Dombeya comprises about 200 species, mainly distributed in Madagascar, with about 20 species in mainland Africa and 14 in the Mascarenes. Revisions of the genus have been carried out for mainland Africa and the Mascarenes, but not for Madagascar, and the number of species described for Madagascar is possibly too high.
Several Dombeya species endemic to Madagascar yield bark fibres of inferior quality, only used for coarse, not very strong cordage, such as Dombeya bemarivensis (Hochr.) Arènes, a small to medium-sized tree up to 22 m tall, Dombeya borraginea Hochr., a shrub or small tree up to 9 m tall, Dombeya leucomacrantha Hochr., a shrub or small tree up to 6 m tall, Dombeya oblongifolia Arènes, a shrub or small to medium-sized tree up to 15 m tall and Dombeya subsquamosa Hochr., a shrub or tree.
Ecology
Dombeya lucida occurs from sea level up to 2300 m altitude in forest, along rivers and in swamps. It is locally common.
Management
The fibre is usually extracted after retting, and combed.
Genetic resources and breeding
Dombeya lucida i s widely distributed within Madagascar and is locally common. Therefore it is unlikely to be threatened by genetic erosion.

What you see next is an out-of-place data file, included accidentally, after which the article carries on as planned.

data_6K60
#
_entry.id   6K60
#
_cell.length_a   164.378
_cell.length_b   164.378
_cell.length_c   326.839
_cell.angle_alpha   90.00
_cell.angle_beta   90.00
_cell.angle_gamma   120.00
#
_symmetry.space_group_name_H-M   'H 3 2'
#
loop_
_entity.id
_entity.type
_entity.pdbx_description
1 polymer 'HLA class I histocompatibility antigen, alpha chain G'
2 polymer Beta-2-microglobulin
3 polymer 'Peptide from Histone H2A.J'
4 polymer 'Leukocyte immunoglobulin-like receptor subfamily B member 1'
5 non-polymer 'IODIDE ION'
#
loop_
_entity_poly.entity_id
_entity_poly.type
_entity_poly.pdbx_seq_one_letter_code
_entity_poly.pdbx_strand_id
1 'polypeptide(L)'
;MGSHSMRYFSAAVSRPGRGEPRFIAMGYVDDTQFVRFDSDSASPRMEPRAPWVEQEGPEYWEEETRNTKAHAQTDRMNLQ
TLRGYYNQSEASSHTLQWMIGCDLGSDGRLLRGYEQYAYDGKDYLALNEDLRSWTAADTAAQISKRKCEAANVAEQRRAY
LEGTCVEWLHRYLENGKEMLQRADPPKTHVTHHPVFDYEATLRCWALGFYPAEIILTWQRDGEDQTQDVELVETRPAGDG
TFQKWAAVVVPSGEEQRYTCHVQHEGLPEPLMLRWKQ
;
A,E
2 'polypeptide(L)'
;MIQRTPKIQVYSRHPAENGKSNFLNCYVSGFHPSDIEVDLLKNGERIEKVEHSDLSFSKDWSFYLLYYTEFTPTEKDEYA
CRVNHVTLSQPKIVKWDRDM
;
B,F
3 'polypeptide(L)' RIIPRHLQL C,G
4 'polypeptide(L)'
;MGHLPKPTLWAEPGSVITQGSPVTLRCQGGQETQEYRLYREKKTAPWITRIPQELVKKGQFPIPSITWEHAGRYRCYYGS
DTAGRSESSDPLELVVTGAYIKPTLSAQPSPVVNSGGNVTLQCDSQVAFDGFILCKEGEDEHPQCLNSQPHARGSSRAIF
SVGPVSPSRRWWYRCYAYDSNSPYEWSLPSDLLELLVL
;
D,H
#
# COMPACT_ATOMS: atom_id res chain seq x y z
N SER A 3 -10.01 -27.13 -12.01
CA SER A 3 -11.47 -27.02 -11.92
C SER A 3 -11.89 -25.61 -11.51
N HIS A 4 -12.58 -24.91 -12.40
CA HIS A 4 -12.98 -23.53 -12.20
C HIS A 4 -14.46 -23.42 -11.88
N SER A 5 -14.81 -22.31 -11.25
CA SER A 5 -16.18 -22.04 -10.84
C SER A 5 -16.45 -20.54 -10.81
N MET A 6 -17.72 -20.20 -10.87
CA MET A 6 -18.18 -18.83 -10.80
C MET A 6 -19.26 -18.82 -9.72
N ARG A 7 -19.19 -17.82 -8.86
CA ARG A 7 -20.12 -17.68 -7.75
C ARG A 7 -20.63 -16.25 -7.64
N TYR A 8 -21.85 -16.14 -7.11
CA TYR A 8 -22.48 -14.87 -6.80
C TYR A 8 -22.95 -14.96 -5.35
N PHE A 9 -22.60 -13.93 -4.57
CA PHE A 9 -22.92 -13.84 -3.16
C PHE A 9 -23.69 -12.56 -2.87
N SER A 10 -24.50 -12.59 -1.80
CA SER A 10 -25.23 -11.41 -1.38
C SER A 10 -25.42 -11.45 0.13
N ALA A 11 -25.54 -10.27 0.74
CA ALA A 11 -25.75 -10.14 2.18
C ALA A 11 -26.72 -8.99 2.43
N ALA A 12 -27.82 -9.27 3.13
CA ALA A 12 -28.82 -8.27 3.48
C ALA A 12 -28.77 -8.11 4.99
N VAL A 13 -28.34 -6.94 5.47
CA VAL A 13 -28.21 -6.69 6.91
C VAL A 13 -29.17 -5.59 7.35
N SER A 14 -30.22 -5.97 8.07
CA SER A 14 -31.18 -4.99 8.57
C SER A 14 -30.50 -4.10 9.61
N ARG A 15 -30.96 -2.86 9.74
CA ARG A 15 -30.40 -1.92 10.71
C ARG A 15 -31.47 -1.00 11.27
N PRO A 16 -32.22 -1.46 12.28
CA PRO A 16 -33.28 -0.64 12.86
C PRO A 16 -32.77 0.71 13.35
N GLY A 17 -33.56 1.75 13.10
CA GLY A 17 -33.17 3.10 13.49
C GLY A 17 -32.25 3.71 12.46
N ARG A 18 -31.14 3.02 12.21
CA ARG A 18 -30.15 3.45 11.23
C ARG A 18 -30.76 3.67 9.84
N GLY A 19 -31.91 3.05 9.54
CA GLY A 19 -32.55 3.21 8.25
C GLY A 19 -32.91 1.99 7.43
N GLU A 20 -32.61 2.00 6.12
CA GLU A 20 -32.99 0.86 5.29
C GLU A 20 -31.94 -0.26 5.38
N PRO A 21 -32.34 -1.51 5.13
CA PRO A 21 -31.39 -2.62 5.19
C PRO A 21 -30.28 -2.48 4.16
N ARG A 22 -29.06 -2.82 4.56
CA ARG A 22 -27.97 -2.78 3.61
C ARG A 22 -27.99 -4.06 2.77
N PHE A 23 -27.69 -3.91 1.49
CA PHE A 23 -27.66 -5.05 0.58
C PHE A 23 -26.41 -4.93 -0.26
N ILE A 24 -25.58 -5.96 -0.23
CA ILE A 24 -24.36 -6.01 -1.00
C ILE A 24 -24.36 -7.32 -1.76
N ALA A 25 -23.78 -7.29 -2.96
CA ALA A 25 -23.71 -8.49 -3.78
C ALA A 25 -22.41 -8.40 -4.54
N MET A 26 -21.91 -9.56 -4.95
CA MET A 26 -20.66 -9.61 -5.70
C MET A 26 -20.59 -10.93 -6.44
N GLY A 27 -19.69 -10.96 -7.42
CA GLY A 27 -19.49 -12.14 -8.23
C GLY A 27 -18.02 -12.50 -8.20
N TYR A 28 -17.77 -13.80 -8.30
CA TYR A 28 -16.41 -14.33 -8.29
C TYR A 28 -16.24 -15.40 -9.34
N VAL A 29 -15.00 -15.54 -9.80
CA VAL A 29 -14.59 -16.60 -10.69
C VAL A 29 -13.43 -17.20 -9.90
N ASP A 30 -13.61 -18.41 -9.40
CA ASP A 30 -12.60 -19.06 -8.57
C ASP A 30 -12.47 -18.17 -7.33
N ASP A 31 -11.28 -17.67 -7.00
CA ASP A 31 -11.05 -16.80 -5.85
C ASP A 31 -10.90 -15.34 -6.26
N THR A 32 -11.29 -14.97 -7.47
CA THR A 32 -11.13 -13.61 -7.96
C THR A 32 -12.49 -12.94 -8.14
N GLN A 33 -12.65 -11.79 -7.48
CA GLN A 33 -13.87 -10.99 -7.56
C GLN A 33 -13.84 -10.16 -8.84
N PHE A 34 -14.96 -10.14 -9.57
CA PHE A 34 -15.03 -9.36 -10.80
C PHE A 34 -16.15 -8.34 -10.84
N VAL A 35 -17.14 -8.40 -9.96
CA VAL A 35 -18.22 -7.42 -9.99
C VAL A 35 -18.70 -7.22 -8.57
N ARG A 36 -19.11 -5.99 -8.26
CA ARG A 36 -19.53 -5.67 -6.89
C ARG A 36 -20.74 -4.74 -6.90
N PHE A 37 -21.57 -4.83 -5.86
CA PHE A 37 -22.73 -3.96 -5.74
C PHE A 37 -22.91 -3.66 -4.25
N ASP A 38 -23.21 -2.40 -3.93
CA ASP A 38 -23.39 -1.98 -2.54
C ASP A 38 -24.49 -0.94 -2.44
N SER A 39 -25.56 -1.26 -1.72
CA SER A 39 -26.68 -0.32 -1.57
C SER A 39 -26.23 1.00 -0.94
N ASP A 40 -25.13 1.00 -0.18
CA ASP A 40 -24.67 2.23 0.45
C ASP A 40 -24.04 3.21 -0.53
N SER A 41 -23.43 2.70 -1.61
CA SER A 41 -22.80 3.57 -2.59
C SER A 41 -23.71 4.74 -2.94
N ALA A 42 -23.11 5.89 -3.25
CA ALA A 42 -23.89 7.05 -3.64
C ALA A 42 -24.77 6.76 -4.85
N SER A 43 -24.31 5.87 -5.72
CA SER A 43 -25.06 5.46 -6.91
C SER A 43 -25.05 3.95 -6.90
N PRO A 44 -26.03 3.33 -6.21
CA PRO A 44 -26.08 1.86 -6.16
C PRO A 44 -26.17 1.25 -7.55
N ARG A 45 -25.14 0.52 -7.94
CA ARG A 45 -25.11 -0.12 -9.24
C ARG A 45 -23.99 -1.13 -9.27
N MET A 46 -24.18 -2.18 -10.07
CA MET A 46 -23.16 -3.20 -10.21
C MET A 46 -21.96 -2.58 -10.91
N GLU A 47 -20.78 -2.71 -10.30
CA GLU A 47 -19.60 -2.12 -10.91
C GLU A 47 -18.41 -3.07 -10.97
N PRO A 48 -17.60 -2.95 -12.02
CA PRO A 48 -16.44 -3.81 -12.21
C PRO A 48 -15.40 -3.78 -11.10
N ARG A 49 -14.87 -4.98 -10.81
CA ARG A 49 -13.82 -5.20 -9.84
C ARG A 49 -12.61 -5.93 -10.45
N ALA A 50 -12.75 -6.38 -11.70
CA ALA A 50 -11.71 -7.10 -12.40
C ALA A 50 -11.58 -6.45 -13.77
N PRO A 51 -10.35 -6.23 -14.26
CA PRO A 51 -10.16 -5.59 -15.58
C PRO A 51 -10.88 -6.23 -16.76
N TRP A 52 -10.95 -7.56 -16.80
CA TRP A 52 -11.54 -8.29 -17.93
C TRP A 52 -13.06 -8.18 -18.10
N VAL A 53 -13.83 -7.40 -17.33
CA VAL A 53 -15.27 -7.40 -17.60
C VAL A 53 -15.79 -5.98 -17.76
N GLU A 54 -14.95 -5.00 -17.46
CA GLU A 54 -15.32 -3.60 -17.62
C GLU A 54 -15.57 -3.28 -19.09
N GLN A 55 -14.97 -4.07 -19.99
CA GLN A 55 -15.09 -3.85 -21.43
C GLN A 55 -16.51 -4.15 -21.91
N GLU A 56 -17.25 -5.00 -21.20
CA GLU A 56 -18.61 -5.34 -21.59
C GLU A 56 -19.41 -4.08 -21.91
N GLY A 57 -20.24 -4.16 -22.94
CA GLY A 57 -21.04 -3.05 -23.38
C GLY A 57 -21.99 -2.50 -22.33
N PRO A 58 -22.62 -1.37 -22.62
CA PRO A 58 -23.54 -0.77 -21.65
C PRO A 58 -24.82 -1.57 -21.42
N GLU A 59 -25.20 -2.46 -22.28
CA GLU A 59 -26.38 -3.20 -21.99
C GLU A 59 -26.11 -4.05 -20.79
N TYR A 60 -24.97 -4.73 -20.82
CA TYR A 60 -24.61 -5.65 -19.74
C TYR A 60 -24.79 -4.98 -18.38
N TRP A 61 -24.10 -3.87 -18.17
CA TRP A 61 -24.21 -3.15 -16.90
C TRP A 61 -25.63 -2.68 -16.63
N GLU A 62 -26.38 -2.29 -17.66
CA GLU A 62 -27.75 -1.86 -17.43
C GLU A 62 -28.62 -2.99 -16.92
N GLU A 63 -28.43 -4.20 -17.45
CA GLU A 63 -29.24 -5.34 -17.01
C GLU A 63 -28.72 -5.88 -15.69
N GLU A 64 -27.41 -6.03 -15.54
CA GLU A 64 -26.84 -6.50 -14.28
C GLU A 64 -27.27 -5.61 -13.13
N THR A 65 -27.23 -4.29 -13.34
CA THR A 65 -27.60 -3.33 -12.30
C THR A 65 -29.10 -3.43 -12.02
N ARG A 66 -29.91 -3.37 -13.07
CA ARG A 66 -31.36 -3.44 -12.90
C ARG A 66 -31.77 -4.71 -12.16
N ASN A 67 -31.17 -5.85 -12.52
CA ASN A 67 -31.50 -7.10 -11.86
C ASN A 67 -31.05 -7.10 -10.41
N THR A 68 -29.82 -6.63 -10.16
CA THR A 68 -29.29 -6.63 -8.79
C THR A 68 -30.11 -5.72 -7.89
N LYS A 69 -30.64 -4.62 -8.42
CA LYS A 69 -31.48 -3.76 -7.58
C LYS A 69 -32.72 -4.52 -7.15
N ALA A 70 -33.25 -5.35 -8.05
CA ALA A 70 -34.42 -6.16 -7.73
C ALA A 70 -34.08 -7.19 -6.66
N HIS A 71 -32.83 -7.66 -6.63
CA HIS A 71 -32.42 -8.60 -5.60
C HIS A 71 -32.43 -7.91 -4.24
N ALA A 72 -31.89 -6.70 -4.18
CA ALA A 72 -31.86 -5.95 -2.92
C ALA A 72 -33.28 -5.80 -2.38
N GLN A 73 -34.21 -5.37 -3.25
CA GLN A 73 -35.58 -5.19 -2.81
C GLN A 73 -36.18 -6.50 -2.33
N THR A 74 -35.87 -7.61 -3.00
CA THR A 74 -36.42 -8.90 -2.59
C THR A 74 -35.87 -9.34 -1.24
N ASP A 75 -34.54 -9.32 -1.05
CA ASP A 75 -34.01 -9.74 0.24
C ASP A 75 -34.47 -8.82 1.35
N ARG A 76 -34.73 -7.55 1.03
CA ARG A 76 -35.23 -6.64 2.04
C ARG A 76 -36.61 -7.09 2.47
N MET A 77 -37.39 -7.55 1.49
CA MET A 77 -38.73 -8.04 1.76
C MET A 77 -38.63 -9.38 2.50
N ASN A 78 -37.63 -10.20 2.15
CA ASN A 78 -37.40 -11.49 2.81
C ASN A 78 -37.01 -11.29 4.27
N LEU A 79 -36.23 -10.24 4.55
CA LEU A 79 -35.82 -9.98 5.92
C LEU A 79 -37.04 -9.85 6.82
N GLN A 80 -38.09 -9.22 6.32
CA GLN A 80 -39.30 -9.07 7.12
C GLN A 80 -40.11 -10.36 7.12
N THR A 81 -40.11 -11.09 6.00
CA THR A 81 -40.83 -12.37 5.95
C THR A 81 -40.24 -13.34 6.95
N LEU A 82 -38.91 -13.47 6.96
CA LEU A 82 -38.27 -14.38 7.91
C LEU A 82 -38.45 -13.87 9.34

Prospects
Dombeya lucida is a useful local source of fibre, but reports on the quality of the fibre are inconsistent, and detailed and quantitative information on the fibre properties is lacking. Therefore the prospects of Dombeya lucida as a fibre plant are unclear. Its prospects as a source of timber are limited because the wood is not durable and the logs are often small.
Major references
• Arènes, J., 1959. Sterculiacées (Sterculiaceae). Flore de Madagascar et des Comores (plantes vasculaires), famille 131. Firmin-Didot et cie., Paris, France. 537 pp.
• Boiteau, P., Boiteau, M. & Allorge-Boiteau, L., 1999. Dictionnaire des noms malgaches de végétaux. 4 Volumes + Index des noms scientifiques avec leurs équivalents malgaches. Editions Alzieu, Grenoble, France.
• Guéneau, P., Bedel, J. & Thiel, J., 1970–1975. Bois et essences malgaches. Centre Technique Forestier Tropical, Nogent-sur-Marne, France. 150 pp.
Other references
• Cailliez, F. & Guéneau, P., 1972. Analyse en composantes principales des propriétés technologiques des bois Malgaches. Annales des Sciences Forestières 30: 215–266.